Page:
The aerosol optical depth has in several recent studies been found to correlate with cloud fraction. This study examines the global distribution of the total correlation between aerosol optical depth, cloud fraction and meteorological conditions using satellite observations together with atmospheric re-analysis data from the ECMWF. The results show large regional differences in the correlation between aerosol optical depth and cloud fraction, where a higher correlation is found over remote ocean. The one meteorological variable that correlates significantly with both aerosol optical depth and cloud fraction is the 10-meter wind speed. Constructing the partial correlation between aerosol optical depth and cloud fraction, with the impact from 10-meter wind speed removed, yields a significant difference compared to the total correlation. In several regions the remaining partial correlation is reduced from 0.4 to below 0.1. The results highlight the need to investigate all possible correlations between meteorological variables, cloud properties and aerosols. Citation: Engstrom, A., and A. M. L. Ekman (2010), Impact of meteorological factors on the correlation between aerosol optical depth and cloud fraction

National Category
Meteorology and Atmospheric Sciences
Research subject
Atmospheric Sciences and Oceanography
Identifiers
urn:nbn:se:su:diva-51742 (URN)10.1029/2010GL044361 (DOI)000282431300003 ()
Note
authorCount :2Available from: 2011-01-12 Created: 2011-01-12 Last updated: 2017-12-11Bibliographically approved
3. Observational and modelling evidence of tropical deep convective clouds as a source of mid-tropospheric accumulation mode aerosols
Open this publication in new window or tab >>Observational and modelling evidence of tropical deep convective clouds as a source of mid-tropospheric accumulation mode aerosols
Show others...
2008 (English)In: Geophysical Research Letters, ISSN 0094-8276, E-ISSN 1944-8007, Vol. 35, L23813- p.Article in journal (Refereed) Published
Abstract [en]

High concentrations (up to 550 cm−3 STP) of aerosols in the accumulation mode (>0.12 μm) were observed by aircraft above 7.5 km altitude in the dynamically active regions of several deep convective clouds during the INDOEX campaign. Using a coupled 3-D aerosol-cloud-resolving model, we find that significant evaporation of hydrometeors due to strong updrafts and exchange with ambient air occurs at the boundaries and within the cloud tower. Assuming that each evaporated hydrometeor release an aerosol, an increase in the aerosol concentration by up to 600 cm−3 STP is found in the model at altitudes between 6 and 10 km. The evaporation and release of aerosols occur as the cloud develops, suggesting that deep convective clouds are important sources of mid-tropospheric aerosols during their active lifetime. This source may significantly impact the vertical distribution as well as long-range transport of aerosols in the free troposphere.

Keyword
Deep convection, Aerosols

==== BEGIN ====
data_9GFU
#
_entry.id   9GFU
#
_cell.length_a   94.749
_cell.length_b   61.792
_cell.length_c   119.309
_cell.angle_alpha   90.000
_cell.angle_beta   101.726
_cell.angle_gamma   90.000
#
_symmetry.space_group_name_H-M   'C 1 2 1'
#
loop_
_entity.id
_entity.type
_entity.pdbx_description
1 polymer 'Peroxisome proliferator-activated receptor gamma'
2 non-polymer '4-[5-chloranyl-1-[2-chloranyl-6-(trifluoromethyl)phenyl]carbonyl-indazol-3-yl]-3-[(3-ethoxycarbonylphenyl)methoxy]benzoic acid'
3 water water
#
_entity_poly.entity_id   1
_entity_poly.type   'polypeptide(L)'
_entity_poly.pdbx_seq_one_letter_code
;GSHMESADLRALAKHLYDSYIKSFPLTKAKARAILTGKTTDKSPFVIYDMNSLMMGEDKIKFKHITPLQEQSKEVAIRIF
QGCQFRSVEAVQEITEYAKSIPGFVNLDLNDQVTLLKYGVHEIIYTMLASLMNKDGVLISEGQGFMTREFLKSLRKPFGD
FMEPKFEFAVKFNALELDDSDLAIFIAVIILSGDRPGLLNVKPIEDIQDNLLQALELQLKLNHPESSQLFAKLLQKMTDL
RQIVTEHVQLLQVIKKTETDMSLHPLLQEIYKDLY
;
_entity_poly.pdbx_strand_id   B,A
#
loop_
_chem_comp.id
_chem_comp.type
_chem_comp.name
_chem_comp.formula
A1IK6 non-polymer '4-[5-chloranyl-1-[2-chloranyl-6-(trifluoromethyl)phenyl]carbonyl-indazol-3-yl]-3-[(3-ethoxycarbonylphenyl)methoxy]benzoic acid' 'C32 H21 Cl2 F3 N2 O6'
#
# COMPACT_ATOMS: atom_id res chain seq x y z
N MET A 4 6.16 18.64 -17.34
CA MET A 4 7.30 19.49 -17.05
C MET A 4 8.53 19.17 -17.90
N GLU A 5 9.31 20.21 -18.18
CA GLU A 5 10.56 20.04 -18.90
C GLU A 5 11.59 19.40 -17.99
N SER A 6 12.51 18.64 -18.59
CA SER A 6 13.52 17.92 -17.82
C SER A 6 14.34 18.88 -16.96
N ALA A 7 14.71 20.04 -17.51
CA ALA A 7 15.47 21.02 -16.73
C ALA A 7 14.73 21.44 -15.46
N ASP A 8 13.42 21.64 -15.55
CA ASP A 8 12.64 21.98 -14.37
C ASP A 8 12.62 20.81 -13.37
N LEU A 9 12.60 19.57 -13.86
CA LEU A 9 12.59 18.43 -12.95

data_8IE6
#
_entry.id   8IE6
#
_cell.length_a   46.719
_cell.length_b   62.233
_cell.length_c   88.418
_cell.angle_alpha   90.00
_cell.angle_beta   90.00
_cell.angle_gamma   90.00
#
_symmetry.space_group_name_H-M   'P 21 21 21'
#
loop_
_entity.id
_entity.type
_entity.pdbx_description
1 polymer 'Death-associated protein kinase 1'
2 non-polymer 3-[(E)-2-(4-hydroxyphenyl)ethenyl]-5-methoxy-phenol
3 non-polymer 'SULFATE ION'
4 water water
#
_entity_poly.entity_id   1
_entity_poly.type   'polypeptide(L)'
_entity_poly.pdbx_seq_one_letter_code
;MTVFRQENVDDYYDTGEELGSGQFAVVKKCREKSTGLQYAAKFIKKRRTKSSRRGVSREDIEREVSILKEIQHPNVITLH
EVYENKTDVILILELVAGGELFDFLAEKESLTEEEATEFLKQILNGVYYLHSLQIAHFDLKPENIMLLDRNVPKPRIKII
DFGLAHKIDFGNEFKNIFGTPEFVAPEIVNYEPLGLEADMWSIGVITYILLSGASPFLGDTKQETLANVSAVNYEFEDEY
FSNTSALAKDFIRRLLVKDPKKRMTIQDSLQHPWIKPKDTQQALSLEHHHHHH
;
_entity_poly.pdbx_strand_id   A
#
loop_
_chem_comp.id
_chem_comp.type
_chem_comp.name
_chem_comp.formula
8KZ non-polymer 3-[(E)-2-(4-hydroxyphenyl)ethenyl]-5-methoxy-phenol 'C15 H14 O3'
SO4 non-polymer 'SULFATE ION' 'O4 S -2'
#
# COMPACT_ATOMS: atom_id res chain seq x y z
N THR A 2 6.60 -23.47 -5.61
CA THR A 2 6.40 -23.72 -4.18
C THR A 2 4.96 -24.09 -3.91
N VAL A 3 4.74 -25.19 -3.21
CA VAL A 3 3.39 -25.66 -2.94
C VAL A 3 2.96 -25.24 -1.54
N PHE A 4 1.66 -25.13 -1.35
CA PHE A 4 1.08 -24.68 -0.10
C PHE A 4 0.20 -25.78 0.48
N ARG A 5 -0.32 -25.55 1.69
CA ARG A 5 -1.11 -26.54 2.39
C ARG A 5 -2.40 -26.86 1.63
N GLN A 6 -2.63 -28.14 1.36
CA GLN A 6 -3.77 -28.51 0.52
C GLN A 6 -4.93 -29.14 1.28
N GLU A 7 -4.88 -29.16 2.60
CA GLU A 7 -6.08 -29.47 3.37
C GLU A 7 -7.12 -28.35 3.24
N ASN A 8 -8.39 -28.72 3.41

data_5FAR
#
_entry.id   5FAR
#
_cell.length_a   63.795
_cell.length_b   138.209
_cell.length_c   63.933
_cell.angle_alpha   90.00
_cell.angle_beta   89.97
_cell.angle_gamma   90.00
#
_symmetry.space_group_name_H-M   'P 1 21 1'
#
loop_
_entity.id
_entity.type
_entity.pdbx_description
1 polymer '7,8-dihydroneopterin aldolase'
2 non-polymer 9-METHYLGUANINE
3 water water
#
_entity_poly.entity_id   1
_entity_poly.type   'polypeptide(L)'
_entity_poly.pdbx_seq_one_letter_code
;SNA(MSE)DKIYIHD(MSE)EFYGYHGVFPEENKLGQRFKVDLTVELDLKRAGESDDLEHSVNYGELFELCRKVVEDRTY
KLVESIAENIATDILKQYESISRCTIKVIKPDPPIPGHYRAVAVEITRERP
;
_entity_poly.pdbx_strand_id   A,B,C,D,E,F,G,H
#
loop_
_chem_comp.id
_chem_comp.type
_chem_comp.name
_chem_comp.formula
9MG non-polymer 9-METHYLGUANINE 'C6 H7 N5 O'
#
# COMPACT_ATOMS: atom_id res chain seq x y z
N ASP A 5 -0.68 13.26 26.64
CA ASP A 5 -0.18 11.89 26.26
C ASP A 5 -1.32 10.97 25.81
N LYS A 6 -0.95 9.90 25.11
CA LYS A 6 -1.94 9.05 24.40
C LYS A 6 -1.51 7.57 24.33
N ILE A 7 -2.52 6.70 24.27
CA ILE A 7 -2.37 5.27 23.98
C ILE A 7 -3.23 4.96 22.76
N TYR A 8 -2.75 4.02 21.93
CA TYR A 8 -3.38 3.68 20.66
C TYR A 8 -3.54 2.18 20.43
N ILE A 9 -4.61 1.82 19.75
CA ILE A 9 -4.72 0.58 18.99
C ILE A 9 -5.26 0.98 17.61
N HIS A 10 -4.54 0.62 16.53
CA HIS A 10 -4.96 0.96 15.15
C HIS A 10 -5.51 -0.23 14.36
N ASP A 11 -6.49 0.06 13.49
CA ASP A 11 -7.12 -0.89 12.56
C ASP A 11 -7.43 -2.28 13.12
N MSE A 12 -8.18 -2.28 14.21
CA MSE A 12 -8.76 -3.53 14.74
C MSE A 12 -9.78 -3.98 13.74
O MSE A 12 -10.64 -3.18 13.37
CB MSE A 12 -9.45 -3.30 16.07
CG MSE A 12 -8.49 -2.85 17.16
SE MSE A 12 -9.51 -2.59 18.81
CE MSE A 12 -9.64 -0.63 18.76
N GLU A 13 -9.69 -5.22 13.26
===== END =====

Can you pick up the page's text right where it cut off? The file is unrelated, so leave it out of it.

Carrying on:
National Category
Meteorology and Atmospheric Sciences
Research subject
Atmospheric Sciences and Oceanography
Identifiers
urn:nbn:se:su:diva-17087 (URN)10.1029/2008GL035817 (DOI)000261668900005 ()
Available from: 2009-01-13 Created: 2009-01-13 Last updated: 2017-12-13Bibliographically approved
4. Modeled response in radiative properties of isolated shallow convective clouds due to perturbations in meteorological state variables and atmospheric aerosol loading
Open this publication in new window or tab >>Modeled response in radiative properties of isolated shallow convective clouds due to perturbations in meteorological state variables and atmospheric aerosol loading
(English)Manuscript (preprint) (Other academic)
Abstract [en]

The aim of the present study is to estimate the range of variability in observational data of meteorological variables permitted to determine a clear and unambiguous signal in cloud fraction and cloud albedo due to changes in aerosol concentrations. Three different cases of tropical shallow convection have been simulated using a two-dimensional cloud resolving model with aerosol-cloud interactions. For each case, 30 different small perturbations were added to the initial meteorological profiles of zonal wind, potential temperature and specific humidity. For each meteorological per- turbation an additional 14 simulations were performed with different boundary layer accumulation mode aerosol concentrations ranging from clean (50 cm-3) to polluted (1350 cm-3) conditions. A total of 5040 simulations were performed to elucidate the impact of aerosols on the simulated cloud fraction and cloud albedo and to compare this to the corresponding impact to the influence of small meteorological perturbations. For the simulated cases, we find that for cloud fraction, the aerosol signal is in general much weaker than the change due to small changes in meteorology. This was especially true for parameters that influence the relative humidity of the environment, i.e. tempera- ture and specific humidity. For cloud albedo, the aerosol signal surpasses that of the relatively small meteorological perturbations. We find up to 40% difference in cloud albedo going from clean to polluted conditions. The corresponding maximum change due to the meteorological perturbations was only 14%. We conclude that for the simulated shallow convective clouds, isolating an aerosol effect on cloud fraction is not possible if using meteorological analysis data containing errors of the same order of magnitude as the imposed meteorological perturbations. However, the meteorological constraints may be sufficient to isolate an aerosol effect on cloud albedo.

National Category
Meteorology and Atmospheric Sciences
Research subject
Atmospheric Sciences and Oceanography
Identifiers
urn:nbn:se:su:diva-62821 (URN)
Available from: 2011-10-01 Created: 2011-10-01 Last updated: 2011-10-21